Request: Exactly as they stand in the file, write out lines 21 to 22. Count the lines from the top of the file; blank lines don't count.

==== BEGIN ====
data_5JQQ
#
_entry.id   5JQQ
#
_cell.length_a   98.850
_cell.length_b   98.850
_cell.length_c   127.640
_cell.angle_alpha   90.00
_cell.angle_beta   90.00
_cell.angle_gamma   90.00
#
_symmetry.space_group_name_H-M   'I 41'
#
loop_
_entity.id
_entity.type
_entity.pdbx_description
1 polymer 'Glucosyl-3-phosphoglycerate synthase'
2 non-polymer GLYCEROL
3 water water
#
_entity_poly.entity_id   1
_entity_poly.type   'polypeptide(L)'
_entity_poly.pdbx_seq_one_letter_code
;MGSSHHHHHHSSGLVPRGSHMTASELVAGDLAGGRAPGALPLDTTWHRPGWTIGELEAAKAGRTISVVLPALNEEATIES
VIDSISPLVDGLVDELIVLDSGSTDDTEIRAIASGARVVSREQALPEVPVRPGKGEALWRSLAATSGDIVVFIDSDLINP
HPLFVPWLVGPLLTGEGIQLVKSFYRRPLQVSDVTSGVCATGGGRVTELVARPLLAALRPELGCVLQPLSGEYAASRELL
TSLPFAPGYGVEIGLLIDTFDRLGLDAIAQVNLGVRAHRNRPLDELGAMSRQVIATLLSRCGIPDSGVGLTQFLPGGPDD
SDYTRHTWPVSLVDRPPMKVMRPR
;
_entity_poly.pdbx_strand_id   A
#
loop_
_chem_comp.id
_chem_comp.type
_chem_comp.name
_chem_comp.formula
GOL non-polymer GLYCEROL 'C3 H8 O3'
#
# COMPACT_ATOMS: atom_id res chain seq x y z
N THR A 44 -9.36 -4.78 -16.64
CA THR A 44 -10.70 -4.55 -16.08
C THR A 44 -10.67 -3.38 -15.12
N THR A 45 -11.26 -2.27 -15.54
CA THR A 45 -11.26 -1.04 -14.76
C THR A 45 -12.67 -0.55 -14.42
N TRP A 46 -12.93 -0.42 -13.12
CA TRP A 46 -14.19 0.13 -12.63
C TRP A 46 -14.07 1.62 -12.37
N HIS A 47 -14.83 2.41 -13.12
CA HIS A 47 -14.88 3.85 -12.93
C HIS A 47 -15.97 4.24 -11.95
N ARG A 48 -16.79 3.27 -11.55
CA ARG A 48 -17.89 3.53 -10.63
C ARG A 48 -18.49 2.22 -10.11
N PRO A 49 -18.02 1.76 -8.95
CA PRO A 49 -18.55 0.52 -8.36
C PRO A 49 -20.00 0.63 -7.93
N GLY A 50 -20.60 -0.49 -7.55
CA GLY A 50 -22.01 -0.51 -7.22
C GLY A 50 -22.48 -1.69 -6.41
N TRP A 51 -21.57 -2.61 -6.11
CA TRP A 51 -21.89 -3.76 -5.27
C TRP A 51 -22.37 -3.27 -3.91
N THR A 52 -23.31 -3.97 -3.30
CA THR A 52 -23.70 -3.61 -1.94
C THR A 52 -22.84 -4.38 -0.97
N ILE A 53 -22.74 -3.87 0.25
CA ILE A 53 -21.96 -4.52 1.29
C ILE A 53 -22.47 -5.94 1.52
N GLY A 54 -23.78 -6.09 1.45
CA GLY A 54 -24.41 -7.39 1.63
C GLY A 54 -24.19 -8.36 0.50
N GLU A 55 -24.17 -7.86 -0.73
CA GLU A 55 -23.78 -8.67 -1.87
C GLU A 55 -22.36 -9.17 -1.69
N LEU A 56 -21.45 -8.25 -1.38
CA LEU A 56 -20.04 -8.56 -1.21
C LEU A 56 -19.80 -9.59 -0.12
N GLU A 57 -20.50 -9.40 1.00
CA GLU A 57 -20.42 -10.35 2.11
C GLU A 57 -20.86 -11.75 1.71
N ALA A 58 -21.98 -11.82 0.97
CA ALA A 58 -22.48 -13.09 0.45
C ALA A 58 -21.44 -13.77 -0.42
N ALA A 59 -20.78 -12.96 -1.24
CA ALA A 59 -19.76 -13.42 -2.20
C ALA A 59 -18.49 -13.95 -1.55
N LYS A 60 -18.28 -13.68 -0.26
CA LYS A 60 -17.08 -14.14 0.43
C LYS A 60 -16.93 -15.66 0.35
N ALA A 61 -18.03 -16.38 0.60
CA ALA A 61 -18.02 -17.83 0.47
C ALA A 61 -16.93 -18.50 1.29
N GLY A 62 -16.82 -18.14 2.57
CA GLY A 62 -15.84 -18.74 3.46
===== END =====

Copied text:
#
_entity_poly.entity_id   1